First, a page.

It might be optimistic. But that’s okay. Sometimes the optimistic scenario might be right. Avigdor Lieberman, maybe reaching for some point of disagreement with Netanyahu, thinks sanctions are working and could push Iran to the breaking point by Summer 2013. As he lays it out, he sees the same scenario as the 2009 Iranian elections with the polls in 2013: people are ready to demonstrate and riot again.
It will take a little bit more than hope, but to my ears it sounds like he’s being much more forward about what is the most practical solution to the Iranian nuke problem: revolution.
Ten years ago, hinting that this was a sound policy was extreme. It was still extreme in 2005 after the demonstrations in Lebanon pushed the Syrian military out of the country. In 2009, when it became feasible, the idea was again buried by security analysts as a fantasy. In 2011, Arab protests toppled four governments. Yet, no one talks revolution as something viable.
It’s probably more for the sake of not putting it forward as a policy; that would imply Western countries are actively preparing to make it happen. So be it. But if they are, it’s good policy. It’s better than a war and certainly has more long term resolution to it.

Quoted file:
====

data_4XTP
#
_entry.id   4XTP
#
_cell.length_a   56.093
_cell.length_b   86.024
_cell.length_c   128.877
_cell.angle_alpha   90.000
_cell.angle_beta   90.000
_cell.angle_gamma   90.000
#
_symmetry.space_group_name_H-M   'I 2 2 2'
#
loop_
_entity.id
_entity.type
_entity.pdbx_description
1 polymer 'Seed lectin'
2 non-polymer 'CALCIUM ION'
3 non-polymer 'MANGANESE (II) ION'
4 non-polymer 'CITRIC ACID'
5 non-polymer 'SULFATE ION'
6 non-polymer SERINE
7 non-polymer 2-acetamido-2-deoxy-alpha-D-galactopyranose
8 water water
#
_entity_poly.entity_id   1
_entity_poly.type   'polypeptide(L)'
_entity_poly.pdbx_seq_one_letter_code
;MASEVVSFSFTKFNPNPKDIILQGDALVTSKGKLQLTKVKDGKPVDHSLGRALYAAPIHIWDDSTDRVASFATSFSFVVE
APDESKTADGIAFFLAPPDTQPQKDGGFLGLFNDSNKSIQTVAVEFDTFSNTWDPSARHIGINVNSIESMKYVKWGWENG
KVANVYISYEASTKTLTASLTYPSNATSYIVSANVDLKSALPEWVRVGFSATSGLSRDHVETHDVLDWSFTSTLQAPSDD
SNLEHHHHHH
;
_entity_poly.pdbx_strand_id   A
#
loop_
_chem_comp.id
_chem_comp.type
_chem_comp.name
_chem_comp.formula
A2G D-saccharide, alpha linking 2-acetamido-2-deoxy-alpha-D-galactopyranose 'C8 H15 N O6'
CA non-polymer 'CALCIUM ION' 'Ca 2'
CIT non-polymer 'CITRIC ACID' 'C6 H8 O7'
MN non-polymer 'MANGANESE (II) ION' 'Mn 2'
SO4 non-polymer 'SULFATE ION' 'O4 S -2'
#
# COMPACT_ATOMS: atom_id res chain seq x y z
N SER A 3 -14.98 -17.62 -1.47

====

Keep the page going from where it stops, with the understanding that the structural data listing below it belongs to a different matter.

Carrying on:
There’s little sound analysis that such a thing will happen, especially at a specific date. That’s akin to predicting the date of the apocalypse. Lieberman’s excited (maybe more for new elections) and oddly enough he is calm. There is less a sense of urgency in this interview. I can even hear his voice getting a little deeper through the type.
He doesn’t touch on the bigger question: will a new wave of revolution spark such an uprising among Palestinians? Will Israel find itself fighting some sort of war anyway if Hamas does make a move on Ramallah?
It’s incredibly optimistic, but assuming a radical answer to this crisis is necessary then revolution is the more palatable solution to a war. But Iranians will have to work harder than in 2009 when they caught their government, the world and themselves by surprise. It would again have to be genuine rage, not just a reenactment from before. The regime will have more preparations and better control of the streets. These are reasons to think Lieberman is fantasizing about a revolutionary showdown in Tehran.
But there’s reason to think that he’s right. That the presidential elections, another nine months down the road, would mark an emotional pivot for Iranians that might spark protests and riots. He might be right.